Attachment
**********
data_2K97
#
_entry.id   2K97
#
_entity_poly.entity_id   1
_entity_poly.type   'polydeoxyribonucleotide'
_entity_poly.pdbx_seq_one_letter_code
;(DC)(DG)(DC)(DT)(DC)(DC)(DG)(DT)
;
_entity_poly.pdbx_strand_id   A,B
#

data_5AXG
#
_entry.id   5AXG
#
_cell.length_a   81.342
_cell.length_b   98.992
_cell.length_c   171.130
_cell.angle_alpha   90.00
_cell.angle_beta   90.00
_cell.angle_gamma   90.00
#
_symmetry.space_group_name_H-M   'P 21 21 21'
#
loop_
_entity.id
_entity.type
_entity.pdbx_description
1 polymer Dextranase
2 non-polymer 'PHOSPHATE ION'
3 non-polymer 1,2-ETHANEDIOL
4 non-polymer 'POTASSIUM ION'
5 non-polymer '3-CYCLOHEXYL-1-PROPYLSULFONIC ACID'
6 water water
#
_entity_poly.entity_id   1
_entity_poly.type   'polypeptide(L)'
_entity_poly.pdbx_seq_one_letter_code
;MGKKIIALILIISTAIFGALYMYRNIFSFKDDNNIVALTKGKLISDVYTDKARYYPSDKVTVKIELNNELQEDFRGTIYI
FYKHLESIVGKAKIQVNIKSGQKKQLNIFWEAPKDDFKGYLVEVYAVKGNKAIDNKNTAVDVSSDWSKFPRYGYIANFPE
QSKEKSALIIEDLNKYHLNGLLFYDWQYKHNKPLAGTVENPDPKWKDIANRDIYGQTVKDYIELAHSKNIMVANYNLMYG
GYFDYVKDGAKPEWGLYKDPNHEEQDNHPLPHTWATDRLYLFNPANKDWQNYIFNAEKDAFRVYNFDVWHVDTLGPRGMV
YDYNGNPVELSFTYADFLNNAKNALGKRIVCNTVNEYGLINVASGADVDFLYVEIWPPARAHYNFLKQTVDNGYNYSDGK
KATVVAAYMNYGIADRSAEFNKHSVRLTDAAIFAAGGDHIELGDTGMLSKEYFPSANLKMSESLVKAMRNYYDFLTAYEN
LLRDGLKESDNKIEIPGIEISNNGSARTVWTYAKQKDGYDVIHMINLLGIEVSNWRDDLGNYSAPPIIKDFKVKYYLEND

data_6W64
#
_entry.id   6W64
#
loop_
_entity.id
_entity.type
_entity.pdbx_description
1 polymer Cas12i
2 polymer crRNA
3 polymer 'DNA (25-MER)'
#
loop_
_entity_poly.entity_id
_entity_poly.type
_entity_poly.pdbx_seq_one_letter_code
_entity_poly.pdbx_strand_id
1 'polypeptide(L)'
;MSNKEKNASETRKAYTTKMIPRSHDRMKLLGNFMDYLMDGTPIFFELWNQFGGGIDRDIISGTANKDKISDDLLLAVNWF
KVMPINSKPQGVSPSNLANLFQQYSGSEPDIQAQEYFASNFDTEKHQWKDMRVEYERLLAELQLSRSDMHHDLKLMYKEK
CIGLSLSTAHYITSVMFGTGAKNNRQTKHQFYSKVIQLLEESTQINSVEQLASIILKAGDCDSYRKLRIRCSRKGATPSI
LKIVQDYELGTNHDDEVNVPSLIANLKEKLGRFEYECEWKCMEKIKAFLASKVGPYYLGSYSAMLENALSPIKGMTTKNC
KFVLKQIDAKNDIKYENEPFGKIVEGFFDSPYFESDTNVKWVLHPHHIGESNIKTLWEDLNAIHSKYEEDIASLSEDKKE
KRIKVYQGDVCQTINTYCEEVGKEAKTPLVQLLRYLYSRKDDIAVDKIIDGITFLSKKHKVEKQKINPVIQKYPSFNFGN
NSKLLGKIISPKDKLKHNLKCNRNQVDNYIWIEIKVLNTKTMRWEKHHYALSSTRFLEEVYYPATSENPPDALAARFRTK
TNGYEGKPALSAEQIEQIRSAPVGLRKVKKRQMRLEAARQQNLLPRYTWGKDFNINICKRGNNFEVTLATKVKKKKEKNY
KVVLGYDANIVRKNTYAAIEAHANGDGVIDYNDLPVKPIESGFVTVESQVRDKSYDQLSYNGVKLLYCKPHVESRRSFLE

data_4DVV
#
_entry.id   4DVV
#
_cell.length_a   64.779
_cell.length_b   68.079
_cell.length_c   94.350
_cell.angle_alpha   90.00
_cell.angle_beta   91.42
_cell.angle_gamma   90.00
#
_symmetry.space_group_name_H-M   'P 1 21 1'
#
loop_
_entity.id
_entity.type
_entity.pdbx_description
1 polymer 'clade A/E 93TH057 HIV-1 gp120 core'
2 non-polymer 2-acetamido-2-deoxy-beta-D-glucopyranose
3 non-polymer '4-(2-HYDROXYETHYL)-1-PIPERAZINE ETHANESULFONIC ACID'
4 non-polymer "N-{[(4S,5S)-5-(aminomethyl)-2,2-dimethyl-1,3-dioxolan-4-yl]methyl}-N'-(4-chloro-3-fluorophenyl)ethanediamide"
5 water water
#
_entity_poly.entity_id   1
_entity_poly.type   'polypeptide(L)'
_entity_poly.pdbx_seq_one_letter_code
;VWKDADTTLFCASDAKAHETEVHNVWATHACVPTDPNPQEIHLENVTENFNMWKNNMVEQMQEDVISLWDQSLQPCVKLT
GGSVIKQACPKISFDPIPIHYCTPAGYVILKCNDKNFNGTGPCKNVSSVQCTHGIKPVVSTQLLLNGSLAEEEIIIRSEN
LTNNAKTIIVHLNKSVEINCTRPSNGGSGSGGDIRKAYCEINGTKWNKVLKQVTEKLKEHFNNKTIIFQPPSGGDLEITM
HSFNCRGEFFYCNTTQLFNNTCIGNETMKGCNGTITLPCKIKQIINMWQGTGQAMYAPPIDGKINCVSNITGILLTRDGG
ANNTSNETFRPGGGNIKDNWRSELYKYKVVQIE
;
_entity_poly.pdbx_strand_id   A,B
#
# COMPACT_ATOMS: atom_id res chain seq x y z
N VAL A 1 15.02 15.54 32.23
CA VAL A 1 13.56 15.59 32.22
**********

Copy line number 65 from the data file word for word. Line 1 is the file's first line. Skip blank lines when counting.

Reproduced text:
KVMPINSKPQGVSPSNLANLFQQYSGSEPDIQAQEYFASNFDTEKHQWKDMRVEYERLLAELQLSRSDMHHDLKLMYKEK